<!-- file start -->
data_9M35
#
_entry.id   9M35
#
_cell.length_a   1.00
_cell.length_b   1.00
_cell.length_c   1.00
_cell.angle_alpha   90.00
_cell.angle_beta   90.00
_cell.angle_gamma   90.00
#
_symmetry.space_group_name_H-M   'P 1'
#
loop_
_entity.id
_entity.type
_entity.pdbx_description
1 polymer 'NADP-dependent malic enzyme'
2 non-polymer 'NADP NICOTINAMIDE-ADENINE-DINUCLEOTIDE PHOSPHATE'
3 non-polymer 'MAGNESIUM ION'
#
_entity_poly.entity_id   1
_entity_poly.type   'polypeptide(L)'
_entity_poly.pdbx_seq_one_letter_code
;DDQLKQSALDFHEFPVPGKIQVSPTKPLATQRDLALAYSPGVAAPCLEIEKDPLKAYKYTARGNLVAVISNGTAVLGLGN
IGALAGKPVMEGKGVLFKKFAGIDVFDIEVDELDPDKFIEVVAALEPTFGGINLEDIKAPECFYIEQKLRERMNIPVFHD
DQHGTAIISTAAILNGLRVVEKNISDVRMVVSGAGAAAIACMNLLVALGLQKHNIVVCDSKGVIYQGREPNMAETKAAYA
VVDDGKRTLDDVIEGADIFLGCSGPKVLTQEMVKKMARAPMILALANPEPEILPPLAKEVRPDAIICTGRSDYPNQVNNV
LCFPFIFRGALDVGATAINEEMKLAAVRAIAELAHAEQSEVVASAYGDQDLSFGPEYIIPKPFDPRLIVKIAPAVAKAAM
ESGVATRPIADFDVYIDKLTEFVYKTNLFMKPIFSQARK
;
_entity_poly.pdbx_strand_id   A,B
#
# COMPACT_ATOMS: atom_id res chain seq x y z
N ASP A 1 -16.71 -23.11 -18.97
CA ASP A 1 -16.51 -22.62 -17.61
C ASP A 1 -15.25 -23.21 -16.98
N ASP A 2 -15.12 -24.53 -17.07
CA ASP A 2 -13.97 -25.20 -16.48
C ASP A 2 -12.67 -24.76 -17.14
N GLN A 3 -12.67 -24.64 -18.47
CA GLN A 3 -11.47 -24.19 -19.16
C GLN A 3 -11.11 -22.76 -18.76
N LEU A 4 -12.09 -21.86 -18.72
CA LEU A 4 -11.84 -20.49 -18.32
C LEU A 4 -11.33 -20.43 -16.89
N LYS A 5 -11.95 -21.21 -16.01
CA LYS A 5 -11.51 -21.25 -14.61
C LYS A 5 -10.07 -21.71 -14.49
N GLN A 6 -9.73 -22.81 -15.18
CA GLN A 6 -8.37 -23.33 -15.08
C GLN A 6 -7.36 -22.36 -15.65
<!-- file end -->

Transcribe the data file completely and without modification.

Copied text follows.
data_9M35
#
_entry.id   9M35
#
_cell.length_a   1.00
_cell.length_b   1.00
_cell.length_c   1.00
_cell.angle_alpha   90.00
_cell.angle_beta   90.00
_cell.angle_gamma   90.00
#
_symmetry.space_group_name_H-M   'P 1'
#
loop_
_entity.id
_entity.type
_entity.pdbx_description
1 polymer 'NADP-dependent malic enzyme'
2 non-polymer 'NADP NICOTINAMIDE-ADENINE-DINUCLEOTIDE PHOSPHATE'
3 non-polymer 'MAGNESIUM ION'
#
_entity_poly.entity_id   1
_entity_poly.type   'polypeptide(L)'
_entity_poly.pdbx_seq_one_letter_code
;DDQLKQSALDFHEFPVPGKIQVSPTKPLATQRDLALAYSPGVAAPCLEIEKDPLKAYKYTARGNLVAVISNGTAVLGLGN
IGALAGKPVMEGKGVLFKKFAGIDVFDIEVDELDPDKFIEVVAALEPTFGGINLEDIKAPECFYIEQKLRERMNIPVFHD
DQHGTAIISTAAILNGLRVVEKNISDVRMVVSGAGAAAIACMNLLVALGLQKHNIVVCDSKGVIYQGREPNMAETKAAYA
VVDDGKRTLDDVIEGADIFLGCSGPKVLTQEMVKKMARAPMILALANPEPEILPPLAKEVRPDAIICTGRSDYPNQVNNV
LCFPFIFRGALDVGATAINEEMKLAAVRAIAELAHAEQSEVVASAYGDQDLSFGPEYIIPKPFDPRLIVKIAPAVAKAAM
ESGVATRPIADFDVYIDKLTEFVYKTNLFMKPIFSQARK
;
_entity_poly.pdbx_strand_id   A,B
#
# COMPACT_ATOMS: atom_id res chain seq x y z
N ASP A 1 -16.71 -23.11 -18.97
CA ASP A 1 -16.51 -22.62 -17.61
C ASP A 1 -15.25 -23.21 -16.98
N ASP A 2 -15.12 -24.53 -17.07
CA ASP A 2 -13.97 -25.20 -16.48
C ASP A 2 -12.67 -24.76 -17.14
N GLN A 3 -12.67 -24.64 -18.47
CA GLN A 3 -11.47 -24.19 -19.16
C GLN A 3 -11.11 -22.76 -18.76
N LEU A 4 -12.09 -21.86 -18.72
CA LEU A 4 -11.84 -20.49 -18.32
C LEU A 4 -11.33 -20.43 -16.89
N LYS A 5 -11.95 -21.21 -16.01
CA LYS A 5 -11.51 -21.25 -14.61
C LYS A 5 -10.07 -21.71 -14.49
N GLN A 6 -9.73 -22.81 -15.18
CA GLN A 6 -8.37 -23.33 -15.08
C GLN A 6 -7.36 -22.36 -15.65